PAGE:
In this role, Alison organised the state visits of, and met some of the world’s foremost figures – including the Pope, President Obama and the Emperor and Empress of Japan (her ‘most delightful’ couple). And, at the arrival of the US President, she ‘stood in’ for the then Foreign Secretary William Hague to welcome Obama and his wife to Britain.
The volcanic eruption in Iceland causing an ash cloud which threw commercial air traffic out of kilter across Northern Europe coincided with the President’s visit to the UK – the arrangements for which Alison was responsible, and every minute of which had been planned. Obama’s security team, loud and demanding, was already in London, as were the cars of the Presidential cavalcade – including Obama’s armour-plated limousine, nicknamed ‘The Big Beast’ – when the volcano erupted.
But the US President was in Ireland, and fears of delayed flights prompted the arrival being put forward twelve hours ahead of the planned schedule. He would land at Stansted in a couple of hours but the Foreign Secretary and the rest of the original reception entourage were unavailable due to the change of timing. A special moment in the life of unflappable Alison MacMillan, who stepped in to meet and greet the President.
But the tense arrival had its ludicrous moments, and Alison still chuckles as she recalls them.
En route to Stansted Airport, the hastily assembled convoy headed by the Big Beast, made an unplanned stop at a petrol station on the M11 where the G-men – in identical suits and the dark glasses that TV and cinema buffs will recognise as part of any FBI package – leapt out of their cars and, guns drawn, deployed around the fleet. The Brits were baffled – a terror plot uncovered? A hidden bomb?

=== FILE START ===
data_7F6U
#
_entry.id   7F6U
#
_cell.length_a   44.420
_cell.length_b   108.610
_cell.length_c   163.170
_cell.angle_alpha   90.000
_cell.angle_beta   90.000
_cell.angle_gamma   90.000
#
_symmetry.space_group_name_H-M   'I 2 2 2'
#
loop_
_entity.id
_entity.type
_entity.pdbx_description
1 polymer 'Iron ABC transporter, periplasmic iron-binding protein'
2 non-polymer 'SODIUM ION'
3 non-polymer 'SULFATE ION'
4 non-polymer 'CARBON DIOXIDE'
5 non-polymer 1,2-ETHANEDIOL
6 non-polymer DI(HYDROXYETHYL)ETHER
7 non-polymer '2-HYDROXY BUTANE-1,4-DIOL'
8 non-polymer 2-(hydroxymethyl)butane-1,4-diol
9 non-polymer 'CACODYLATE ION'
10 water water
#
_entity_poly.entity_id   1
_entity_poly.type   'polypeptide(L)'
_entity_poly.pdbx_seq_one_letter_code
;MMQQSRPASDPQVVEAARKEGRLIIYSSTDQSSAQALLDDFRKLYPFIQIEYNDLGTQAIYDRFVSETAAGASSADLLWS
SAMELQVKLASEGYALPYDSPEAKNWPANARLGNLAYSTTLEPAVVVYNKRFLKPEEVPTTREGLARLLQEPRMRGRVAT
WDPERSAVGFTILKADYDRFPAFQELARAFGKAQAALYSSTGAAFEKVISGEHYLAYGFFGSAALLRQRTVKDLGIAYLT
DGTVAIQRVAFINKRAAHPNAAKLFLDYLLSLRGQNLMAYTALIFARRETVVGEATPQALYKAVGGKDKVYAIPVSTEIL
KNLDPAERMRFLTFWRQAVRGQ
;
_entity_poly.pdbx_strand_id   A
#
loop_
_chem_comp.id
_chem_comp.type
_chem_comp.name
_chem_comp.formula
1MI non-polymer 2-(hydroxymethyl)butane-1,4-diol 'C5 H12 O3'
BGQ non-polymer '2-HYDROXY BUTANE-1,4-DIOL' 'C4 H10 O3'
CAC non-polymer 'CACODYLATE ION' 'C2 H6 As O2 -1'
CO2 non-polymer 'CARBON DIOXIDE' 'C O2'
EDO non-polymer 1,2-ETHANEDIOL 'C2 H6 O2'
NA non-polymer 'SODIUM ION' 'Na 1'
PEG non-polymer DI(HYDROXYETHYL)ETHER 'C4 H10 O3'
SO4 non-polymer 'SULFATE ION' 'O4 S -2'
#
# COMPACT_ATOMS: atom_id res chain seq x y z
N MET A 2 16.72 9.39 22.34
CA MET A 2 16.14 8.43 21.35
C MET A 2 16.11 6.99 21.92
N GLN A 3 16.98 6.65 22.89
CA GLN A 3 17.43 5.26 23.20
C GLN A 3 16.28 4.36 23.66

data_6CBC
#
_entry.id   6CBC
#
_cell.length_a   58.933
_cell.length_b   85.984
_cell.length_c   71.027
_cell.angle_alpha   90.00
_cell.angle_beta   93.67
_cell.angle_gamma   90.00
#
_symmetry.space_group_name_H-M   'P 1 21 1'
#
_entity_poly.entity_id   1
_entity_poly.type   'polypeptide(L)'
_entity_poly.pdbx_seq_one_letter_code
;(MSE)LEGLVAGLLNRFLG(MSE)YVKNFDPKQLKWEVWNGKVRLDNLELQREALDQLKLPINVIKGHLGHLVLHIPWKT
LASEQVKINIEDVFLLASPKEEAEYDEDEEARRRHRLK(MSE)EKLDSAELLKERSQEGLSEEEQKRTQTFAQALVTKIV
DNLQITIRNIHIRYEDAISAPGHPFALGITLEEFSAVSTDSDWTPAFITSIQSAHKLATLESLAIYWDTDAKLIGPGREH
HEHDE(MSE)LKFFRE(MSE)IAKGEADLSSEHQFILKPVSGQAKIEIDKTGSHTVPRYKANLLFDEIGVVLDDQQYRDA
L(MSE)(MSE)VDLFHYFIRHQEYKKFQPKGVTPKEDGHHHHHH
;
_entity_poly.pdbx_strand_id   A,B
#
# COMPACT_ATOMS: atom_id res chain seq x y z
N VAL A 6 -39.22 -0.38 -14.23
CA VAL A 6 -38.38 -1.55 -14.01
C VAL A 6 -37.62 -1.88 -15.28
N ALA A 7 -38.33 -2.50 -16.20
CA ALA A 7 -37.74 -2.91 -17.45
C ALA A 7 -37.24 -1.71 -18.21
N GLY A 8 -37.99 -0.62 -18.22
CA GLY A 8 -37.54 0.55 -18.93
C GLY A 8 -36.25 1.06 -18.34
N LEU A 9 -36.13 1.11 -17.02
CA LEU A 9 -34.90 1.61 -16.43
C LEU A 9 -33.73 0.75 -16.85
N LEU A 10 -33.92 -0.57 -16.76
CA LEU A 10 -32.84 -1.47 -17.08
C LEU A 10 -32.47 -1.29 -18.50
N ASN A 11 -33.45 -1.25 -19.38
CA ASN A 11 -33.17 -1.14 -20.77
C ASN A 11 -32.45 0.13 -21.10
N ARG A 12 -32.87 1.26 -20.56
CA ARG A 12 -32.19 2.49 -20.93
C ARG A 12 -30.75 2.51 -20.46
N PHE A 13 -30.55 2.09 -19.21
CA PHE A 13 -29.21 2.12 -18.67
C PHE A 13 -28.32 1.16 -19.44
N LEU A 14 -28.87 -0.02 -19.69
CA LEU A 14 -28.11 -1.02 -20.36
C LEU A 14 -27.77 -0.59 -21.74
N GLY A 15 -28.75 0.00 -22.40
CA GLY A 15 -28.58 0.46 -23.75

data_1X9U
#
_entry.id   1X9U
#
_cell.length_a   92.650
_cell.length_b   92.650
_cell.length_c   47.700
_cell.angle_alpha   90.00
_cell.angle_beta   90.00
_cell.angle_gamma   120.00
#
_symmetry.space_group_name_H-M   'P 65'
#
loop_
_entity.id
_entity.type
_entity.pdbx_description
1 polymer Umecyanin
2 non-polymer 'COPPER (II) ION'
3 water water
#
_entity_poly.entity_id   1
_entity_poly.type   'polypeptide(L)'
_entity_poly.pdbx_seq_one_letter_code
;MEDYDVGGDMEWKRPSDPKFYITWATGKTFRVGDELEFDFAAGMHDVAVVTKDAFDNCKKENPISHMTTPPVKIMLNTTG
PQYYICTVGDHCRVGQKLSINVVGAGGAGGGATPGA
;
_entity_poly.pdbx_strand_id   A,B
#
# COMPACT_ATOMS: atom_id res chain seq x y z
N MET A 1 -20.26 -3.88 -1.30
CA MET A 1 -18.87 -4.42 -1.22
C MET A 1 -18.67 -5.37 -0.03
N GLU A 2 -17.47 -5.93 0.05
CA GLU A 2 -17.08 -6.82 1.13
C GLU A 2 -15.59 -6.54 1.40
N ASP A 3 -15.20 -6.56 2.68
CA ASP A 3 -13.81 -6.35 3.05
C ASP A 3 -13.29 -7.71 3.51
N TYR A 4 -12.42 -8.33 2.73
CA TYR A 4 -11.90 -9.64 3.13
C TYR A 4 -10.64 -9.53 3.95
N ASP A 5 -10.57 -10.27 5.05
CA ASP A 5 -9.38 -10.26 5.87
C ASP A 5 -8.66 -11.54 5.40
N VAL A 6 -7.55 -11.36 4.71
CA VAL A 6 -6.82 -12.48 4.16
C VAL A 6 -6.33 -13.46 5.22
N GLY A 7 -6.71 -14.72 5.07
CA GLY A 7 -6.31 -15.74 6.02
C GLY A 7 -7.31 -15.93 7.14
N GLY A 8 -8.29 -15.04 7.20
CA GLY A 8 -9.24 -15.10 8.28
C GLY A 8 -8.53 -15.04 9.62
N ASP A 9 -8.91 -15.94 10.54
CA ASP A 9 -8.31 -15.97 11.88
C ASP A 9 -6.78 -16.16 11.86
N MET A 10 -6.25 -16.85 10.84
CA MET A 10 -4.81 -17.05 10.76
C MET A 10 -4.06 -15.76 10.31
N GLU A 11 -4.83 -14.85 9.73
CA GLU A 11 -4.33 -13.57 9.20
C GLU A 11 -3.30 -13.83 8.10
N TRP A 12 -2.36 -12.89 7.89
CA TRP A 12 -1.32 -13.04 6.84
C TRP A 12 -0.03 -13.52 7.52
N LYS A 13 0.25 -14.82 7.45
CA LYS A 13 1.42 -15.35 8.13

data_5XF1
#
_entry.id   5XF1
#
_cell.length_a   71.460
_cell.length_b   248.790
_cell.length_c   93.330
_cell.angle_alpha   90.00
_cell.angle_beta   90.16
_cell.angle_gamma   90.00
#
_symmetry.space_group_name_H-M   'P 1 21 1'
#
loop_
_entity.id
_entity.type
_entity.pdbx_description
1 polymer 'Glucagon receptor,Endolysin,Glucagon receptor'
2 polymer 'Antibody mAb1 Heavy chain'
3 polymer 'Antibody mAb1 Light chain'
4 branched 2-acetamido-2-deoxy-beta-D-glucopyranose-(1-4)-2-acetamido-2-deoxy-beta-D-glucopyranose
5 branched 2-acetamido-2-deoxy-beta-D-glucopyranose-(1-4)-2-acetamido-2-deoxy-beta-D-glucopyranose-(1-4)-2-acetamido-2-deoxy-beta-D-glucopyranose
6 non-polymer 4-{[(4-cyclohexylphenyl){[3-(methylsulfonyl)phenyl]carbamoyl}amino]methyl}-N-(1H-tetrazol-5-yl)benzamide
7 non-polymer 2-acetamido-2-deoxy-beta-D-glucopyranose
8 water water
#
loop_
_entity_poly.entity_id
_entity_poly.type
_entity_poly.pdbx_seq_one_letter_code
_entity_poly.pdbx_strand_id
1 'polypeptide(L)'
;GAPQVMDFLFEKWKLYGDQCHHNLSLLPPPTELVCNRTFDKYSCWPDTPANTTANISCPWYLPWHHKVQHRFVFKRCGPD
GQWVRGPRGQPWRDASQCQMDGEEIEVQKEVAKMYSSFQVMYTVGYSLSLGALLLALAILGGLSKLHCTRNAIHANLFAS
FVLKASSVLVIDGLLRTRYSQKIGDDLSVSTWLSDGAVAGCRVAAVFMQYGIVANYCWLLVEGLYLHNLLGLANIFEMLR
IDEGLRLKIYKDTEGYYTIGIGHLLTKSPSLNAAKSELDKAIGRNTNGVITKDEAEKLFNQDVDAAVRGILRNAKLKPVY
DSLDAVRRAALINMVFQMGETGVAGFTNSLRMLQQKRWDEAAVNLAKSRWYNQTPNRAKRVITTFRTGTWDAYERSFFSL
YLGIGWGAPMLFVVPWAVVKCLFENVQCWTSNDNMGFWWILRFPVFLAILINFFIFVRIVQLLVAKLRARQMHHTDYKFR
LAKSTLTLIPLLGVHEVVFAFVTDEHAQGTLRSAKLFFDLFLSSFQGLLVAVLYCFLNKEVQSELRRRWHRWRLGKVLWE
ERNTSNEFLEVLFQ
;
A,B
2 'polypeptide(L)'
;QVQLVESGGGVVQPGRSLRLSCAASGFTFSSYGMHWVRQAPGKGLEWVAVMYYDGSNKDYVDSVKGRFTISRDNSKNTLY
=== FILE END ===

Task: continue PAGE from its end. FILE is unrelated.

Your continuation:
‘No. They weren’t expecting Obama until the following day, so the Yanks hadn’t topped up their tanks… and, without enough petrol for the return journey to London, had decided to rectify their mistake,’ Alison explains. ‘But the American team had no cash… and their credit cards wouldn’t operate in the UK…’ [And I was left wondering to whom she sent her expenses chit.]
That visit was a resounding success, as was the Pope’s – though ‘it nearly didn’t happen.’ For the budget was limited and negotiations about the visit programme were complicated by the strong positions of two monoliths – the Vatican security staff’ and their UK counterparts in the Palace. Both thought they should have the final say,’ she explains. ‘It offered ’unique opportunity to test one’s negotiating and diplomacy skills.’
‘The Pope was charm personified and as a Catholic, I felt particularly blessed – both in the literal and the spiritual sense, for he would hold your hand and mutter blessings.’
She also discovered that the Pope was an enthusiastic helicopter pilot. He asked whether he might fly the helicopter which was to take him from Wimbledon to Birmingham. ‘He sat up front and, instead of taking a direct line, decided to follow the course of the Thames for several miles to take in the views.’
The highlight of her time as Assistant Marshal? During the ‘Sovereigns’ weekend’, during the HM The Queen’s Diamond Jubilee, a dinner attended by the world’s kings, queens, emperors and princes was held. One royal dropped out at the last minute and Alison was invited to take the empty seat at one of the ten tables.
She returned to Gibraltar in her final posting to the Rock as Deputy Governor and then stayed on to liaise on Brexit. But the Foreign Office cut the budget for that job, and at the end of May, Alison returned to the UK.
Her work with the Diplomatic Corps earned her membership of the Royal Victorian Order – one of the few awards for services still Her Majesty’s sole recognition to bestow.
She is already missed. Surely, it is time for her services to Gibraltar to be similarly recognised. Come on Fabian, how about the Freedom of The City, or something like that?
words | Peter Schirmer